Fierce and unyielding, the chairman of the Strategic Rail Authority made his pugnacious reputation in the '80s by saving the Channel Tunnel project from imminent collapse. But how long will he stay in his last big task, sorting out rail privatisation?
Sir Alastair Morton looks weary, shoulders down, blue eyes tired and rheumy. He has been ill and, at 63 - an age when most bosses are contemplating retirement - has taken on a job that has proved far more sensitive and time-consuming than he first thought.
Yet if you were going to choose one man to sort out the mess that Britain's privatised railways have become, Morton's was an obvious name to plump for. As boss of Eurotunnel a decade ago, he got the Channel Tunnel built at a time when the whole costly business looked like collapsing into bankruptcy and bitter recrimination. He also has a track record of taking crucial public and private sector roles: working for the Industrial Reorganisation Corporation in the 1960s, heading the British National Oil Corporation in the '70s, running Eurotunnel in the '80s, chairing the Treasury's private finance panel, the body that drove through the early PFI ideas, in the '90s.
In short, he had the credentials, the character - a formidable intellect shackled to considerable aggression - and the yen for one last big job. Deputy prime minister John Prescott created the Strategic Rail Authority in early 1999 and asked Morton, who had advised him on rescuing the Channel Tunnel rail link, to chair it. Then, last year, events took another turn.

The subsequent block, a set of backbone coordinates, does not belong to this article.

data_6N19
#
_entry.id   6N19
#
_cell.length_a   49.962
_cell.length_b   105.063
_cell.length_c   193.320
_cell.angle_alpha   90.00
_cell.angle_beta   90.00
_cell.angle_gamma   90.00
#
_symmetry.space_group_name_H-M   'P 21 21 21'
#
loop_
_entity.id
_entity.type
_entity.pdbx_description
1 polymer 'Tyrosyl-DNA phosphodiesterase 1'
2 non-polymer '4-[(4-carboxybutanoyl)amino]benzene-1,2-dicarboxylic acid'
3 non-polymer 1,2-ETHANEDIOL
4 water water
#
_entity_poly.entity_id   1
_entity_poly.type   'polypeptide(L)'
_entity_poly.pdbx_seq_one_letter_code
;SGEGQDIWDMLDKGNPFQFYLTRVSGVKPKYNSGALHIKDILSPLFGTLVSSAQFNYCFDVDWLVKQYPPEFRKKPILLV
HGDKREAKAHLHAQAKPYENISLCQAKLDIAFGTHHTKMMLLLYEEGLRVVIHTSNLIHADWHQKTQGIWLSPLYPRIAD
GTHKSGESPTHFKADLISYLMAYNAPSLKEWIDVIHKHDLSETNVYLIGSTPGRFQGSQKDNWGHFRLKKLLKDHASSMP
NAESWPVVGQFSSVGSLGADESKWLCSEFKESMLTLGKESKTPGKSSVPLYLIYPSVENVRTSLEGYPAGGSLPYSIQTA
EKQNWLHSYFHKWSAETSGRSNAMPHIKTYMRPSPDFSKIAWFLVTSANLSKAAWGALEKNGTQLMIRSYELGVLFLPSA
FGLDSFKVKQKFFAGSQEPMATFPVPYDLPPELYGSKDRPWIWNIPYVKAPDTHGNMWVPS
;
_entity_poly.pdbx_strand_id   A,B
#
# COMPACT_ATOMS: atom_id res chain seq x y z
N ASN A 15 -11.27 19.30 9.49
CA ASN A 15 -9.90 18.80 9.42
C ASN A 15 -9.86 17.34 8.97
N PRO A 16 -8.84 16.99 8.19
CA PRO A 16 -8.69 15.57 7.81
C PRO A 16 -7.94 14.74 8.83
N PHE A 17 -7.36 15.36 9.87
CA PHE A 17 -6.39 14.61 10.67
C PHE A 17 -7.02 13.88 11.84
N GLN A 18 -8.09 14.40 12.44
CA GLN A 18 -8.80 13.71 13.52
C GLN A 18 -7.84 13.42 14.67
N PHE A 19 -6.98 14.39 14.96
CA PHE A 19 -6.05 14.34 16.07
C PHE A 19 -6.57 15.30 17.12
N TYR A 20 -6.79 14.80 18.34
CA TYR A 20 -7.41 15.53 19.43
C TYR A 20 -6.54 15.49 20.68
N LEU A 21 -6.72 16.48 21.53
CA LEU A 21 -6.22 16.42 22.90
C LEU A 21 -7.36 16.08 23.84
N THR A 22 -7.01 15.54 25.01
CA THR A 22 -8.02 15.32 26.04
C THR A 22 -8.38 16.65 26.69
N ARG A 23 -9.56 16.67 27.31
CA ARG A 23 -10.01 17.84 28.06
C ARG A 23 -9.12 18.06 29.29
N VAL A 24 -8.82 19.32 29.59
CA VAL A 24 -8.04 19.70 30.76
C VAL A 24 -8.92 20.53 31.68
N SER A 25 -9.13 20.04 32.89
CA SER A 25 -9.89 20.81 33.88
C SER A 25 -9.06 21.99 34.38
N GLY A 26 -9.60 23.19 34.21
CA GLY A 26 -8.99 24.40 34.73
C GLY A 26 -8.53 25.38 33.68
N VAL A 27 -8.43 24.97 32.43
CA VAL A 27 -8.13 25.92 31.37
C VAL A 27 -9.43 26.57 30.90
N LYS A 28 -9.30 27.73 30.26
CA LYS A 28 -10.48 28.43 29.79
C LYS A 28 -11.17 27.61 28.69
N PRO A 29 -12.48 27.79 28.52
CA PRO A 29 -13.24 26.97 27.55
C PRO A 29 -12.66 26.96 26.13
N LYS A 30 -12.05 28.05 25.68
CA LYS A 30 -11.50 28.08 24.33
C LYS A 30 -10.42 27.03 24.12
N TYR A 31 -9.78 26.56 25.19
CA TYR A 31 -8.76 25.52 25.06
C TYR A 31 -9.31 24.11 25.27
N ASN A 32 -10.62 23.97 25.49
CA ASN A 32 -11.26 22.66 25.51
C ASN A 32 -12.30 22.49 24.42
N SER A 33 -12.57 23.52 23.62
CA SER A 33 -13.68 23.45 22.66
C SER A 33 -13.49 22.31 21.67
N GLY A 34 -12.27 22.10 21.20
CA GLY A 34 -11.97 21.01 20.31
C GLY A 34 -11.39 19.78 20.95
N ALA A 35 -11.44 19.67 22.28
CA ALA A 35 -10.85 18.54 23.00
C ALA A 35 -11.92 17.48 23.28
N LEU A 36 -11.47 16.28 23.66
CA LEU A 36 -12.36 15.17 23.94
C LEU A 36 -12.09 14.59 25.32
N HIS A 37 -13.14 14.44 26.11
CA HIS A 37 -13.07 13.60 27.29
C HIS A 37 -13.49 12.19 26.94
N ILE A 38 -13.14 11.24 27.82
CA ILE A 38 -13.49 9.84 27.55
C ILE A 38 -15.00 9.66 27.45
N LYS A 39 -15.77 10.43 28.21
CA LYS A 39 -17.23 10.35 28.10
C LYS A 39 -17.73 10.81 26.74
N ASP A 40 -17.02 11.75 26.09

First, Morton fell ill, ravaged by thyroid toxicosis, a poisoning of the thyroid gland which, he says, nearly put him out for good. That came on top of the health problems he'd battled post-Eurotunnel: bad back, bad heart. Then, last autumn, disaster struck at Hatfield: a train tore off the lines, four people were killed, 70 injured, the safety of track all over Britain was called into question. Emergency re-railing was rushed in, timetables were ripped up and the whole future of the privatised rail network was thrown into doubt. All in all, it has been a difficult start.
'The job,' says Morton, rather croakily, 'has become much more intense than I thought. I proposed to take it on two and a half days a week, being a part-time but active chairman with a chief executive running the organisation - which is what I have got, but there are just so many issues in the changed circumstances of the railways ... I'm working four, four-and-a-half days a week, and over a much broader canvas than before.'
And now, late in the afternoon, his tall frame slumped at the table in his large corner office at the SRA's Victoria headquarters in London, he seems exhausted. A plate of biscuits sits untouched before him, as if he cannot even summon up the energy to nibble.